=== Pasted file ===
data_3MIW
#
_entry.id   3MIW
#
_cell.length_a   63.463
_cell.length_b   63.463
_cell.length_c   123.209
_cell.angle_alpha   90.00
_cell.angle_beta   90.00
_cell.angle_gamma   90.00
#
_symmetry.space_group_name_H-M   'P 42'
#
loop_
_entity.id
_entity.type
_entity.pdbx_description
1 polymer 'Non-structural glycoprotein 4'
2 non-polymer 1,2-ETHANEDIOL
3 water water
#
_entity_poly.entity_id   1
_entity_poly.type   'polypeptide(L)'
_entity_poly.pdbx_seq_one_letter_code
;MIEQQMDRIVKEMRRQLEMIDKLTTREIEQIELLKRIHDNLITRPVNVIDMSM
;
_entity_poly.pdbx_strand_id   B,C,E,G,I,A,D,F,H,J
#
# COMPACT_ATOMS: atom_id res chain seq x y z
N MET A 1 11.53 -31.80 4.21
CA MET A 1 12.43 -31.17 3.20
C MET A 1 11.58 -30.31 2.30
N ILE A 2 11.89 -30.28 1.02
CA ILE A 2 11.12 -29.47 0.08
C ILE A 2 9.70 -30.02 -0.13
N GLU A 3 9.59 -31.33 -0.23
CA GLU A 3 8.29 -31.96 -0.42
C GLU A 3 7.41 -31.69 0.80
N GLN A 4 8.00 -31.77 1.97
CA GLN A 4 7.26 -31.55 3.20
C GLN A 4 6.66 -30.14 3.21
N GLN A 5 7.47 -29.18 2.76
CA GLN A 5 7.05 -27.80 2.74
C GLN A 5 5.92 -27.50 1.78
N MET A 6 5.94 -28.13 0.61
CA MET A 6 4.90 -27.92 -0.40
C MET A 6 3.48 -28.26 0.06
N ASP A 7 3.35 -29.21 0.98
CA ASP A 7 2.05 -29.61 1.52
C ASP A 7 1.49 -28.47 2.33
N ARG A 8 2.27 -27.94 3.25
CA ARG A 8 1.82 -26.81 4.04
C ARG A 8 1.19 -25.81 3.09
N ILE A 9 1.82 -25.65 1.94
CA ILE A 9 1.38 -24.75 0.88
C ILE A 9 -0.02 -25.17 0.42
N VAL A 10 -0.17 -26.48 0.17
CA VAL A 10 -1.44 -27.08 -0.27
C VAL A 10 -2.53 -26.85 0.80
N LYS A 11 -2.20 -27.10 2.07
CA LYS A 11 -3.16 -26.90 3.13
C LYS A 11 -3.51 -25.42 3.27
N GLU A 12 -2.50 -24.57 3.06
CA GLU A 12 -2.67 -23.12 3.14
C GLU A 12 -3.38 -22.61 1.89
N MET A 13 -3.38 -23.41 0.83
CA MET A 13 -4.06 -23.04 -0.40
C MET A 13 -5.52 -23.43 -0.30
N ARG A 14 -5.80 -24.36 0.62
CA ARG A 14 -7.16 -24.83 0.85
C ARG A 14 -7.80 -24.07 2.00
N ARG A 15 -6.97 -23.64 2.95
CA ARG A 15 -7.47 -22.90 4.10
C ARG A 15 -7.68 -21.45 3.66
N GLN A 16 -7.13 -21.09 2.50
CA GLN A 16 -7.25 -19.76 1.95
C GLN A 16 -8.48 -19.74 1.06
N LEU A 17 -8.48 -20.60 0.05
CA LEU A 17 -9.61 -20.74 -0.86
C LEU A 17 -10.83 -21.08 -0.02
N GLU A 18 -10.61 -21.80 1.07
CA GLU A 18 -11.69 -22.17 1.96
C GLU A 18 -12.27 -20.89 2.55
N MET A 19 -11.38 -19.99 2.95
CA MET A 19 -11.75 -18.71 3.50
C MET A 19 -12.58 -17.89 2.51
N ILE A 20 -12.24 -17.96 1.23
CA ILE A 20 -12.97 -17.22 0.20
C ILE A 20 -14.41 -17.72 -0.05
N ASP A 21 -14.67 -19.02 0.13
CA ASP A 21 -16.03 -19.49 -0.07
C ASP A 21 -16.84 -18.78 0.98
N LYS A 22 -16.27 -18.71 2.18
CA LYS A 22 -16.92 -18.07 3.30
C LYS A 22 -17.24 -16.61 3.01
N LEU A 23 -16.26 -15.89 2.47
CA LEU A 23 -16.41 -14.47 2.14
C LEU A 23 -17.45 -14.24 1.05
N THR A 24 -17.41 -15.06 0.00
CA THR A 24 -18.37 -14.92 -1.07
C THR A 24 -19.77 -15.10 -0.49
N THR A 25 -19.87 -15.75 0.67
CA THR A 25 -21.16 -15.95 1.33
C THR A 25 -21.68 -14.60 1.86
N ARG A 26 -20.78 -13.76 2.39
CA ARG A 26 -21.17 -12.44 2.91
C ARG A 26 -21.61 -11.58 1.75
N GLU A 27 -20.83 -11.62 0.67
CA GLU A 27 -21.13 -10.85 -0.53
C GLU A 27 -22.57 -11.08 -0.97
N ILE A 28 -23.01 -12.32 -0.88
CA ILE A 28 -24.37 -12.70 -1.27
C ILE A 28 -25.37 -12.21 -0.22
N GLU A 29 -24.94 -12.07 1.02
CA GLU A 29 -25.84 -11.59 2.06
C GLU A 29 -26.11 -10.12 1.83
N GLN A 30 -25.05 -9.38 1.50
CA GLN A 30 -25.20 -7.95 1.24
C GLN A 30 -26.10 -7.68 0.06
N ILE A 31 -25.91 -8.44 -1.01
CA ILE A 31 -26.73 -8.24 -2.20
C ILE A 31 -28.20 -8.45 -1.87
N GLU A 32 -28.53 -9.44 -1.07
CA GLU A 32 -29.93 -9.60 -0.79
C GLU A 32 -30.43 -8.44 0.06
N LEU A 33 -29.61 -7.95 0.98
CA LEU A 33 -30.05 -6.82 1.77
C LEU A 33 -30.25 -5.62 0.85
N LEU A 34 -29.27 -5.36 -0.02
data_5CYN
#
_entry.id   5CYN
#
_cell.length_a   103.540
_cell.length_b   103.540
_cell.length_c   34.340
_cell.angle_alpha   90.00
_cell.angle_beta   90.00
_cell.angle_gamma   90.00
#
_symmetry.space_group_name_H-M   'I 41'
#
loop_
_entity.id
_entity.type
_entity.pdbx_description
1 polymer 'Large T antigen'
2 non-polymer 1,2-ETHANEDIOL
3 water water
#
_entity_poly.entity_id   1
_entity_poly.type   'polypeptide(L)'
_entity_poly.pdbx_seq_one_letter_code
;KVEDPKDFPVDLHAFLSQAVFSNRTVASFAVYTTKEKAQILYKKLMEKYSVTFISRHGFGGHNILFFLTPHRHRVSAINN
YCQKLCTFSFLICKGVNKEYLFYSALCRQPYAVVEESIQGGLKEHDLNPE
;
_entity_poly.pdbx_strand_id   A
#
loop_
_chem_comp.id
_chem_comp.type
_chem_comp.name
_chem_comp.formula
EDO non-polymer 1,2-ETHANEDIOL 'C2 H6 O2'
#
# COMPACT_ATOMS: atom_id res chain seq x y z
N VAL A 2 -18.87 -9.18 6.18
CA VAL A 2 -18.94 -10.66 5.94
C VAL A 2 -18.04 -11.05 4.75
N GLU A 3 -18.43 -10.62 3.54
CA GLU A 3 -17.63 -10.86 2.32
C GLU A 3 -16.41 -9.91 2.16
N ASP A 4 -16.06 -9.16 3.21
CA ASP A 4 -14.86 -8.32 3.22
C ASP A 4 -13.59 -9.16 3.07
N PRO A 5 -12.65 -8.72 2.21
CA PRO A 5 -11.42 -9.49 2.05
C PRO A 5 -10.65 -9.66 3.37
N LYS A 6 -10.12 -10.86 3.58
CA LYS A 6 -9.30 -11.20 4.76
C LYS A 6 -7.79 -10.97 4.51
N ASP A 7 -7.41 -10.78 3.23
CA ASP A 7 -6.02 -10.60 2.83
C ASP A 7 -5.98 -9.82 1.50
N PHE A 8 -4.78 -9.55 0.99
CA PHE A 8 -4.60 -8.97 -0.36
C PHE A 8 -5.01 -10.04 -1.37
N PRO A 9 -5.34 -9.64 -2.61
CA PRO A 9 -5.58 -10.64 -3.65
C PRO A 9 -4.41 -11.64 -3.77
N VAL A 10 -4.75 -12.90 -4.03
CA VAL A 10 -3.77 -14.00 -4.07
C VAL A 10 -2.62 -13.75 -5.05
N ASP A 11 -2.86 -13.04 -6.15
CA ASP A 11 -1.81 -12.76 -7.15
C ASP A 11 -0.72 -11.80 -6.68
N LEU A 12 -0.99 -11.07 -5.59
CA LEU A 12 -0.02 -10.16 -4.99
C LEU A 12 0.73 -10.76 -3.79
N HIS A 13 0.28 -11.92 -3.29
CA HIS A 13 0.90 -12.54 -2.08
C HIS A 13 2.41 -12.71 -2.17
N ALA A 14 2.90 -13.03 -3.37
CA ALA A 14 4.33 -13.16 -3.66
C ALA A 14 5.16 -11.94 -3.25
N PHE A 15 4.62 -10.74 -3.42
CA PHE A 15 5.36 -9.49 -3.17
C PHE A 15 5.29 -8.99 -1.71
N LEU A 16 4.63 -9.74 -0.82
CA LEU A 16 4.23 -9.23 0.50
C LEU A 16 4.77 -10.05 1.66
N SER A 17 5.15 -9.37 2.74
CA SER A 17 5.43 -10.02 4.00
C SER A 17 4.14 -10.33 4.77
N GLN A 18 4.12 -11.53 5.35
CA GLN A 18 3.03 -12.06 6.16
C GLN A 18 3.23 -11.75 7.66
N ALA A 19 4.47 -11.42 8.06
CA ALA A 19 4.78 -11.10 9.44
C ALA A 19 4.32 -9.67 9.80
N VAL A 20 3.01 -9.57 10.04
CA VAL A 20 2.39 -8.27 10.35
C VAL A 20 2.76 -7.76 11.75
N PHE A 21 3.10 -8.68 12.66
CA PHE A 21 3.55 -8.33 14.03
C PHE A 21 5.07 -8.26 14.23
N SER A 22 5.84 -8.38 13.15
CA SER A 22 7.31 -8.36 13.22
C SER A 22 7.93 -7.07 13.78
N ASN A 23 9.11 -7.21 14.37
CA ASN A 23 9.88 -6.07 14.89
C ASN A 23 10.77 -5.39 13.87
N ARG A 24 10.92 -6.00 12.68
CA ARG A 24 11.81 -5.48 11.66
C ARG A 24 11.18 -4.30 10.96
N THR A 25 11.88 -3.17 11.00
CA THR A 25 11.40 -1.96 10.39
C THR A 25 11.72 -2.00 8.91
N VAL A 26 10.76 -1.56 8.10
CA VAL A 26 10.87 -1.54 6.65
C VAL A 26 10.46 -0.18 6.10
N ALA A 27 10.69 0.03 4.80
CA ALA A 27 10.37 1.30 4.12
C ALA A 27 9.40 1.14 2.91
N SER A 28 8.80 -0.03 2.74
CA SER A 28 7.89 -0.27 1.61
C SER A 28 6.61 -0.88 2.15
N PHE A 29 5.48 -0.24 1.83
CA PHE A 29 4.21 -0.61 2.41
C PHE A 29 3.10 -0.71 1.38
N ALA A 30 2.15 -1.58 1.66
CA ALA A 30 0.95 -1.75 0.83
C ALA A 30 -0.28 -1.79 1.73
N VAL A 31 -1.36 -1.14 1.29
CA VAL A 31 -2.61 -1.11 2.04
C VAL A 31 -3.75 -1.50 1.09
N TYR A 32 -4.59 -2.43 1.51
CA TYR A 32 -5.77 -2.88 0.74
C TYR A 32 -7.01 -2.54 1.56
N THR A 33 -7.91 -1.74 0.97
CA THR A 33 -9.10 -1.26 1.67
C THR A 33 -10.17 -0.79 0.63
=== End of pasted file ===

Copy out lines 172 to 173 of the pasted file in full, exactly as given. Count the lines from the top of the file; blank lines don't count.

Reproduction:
C GLU A 3 -16.41 -9.91 2.16
N ASP A 4 -16.06 -9.16 3.21